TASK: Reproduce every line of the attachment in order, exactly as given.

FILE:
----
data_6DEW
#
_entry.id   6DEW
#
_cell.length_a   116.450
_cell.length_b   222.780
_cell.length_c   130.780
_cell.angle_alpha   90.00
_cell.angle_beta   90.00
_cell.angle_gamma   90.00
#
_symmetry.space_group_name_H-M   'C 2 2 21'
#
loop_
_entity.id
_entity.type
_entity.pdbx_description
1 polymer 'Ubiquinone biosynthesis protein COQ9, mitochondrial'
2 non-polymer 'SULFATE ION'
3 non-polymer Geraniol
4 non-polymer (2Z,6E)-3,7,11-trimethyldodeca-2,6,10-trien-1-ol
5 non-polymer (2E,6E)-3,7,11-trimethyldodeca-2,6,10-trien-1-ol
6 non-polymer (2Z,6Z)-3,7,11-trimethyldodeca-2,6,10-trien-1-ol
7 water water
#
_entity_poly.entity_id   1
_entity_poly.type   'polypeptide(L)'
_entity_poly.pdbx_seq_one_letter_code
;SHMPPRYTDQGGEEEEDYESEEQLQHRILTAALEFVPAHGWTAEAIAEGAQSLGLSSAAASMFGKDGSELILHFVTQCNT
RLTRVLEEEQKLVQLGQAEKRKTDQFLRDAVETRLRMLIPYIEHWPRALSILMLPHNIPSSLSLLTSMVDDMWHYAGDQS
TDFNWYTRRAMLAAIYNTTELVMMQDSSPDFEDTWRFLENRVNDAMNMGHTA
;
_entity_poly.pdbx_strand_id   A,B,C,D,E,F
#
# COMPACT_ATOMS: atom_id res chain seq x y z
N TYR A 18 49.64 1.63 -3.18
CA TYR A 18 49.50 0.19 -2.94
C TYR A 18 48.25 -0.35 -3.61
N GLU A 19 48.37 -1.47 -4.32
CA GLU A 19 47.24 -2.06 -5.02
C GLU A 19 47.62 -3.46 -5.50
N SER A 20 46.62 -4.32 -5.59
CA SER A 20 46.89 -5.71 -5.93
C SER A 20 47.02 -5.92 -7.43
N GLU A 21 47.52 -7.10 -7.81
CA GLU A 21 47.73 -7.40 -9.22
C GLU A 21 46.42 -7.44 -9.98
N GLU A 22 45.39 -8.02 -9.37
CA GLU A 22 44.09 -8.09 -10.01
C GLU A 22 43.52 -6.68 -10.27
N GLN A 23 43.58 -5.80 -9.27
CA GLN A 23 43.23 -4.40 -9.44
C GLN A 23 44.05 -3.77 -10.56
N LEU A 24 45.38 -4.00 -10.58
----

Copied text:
data_6DEW
#
_entry.id   6DEW
#
_cell.length_a   116.450
_cell.length_b   222.780
_cell.length_c   130.780
_cell.angle_alpha   90.00
_cell.angle_beta   90.00
_cell.angle_gamma   90.00
#
_symmetry.space_group_name_H-M   'C 2 2 21'
#
loop_
_entity.id
_entity.type
_entity.pdbx_description
1 polymer 'Ubiquinone biosynthesis protein COQ9, mitochondrial'
2 non-polymer 'SULFATE ION'
3 non-polymer Geraniol
4 non-polymer (2Z,6E)-3,7,11-trimethyldodeca-2,6,10-trien-1-ol
5 non-polymer (2E,6E)-3,7,11-trimethyldodeca-2,6,10-trien-1-ol
6 non-polymer (2Z,6Z)-3,7,11-trimethyldodeca-2,6,10-trien-1-ol
7 water water
#
_entity_poly.entity_id   1
_entity_poly.type   'polypeptide(L)'
_entity_poly.pdbx_seq_one_letter_code
;SHMPPRYTDQGGEEEEDYESEEQLQHRILTAALEFVPAHGWTAEAIAEGAQSLGLSSAAASMFGKDGSELILHFVTQCNT
RLTRVLEEEQKLVQLGQAEKRKTDQFLRDAVETRLRMLIPYIEHWPRALSILMLPHNIPSSLSLLTSMVDDMWHYAGDQS
TDFNWYTRRAMLAAIYNTTELVMMQDSSPDFEDTWRFLENRVNDAMNMGHTA
;
_entity_poly.pdbx_strand_id   A,B,C,D,E,F
#
# COMPACT_ATOMS: atom_id res chain seq x y z
N TYR A 18 49.64 1.63 -3.18
CA TYR A 18 49.50 0.19 -2.94
C TYR A 18 48.25 -0.35 -3.61
N GLU A 19 48.37 -1.47 -4.32
CA GLU A 19 47.24 -2.06 -5.02
C GLU A 19 47.62 -3.46 -5.50
N SER A 20 46.62 -4.32 -5.59
CA SER A 20 46.89 -5.71 -5.93
C SER A 20 47.02 -5.92 -7.43
N GLU A 21 47.52 -7.10 -7.81
CA GLU A 21 47.73 -7.40 -9.22
C GLU A 21 46.42 -7.44 -9.98
N GLU A 22 45.39 -8.02 -9.37
CA GLU A 22 44.09 -8.09 -10.01
C GLU A 22 43.52 -6.68 -10.27
N GLN A 23 43.58 -5.80 -9.27
CA GLN A 23 43.23 -4.40 -9.44
C GLN A 23 44.05 -3.77 -10.56
N LEU A 24 45.38 -4.00 -10.58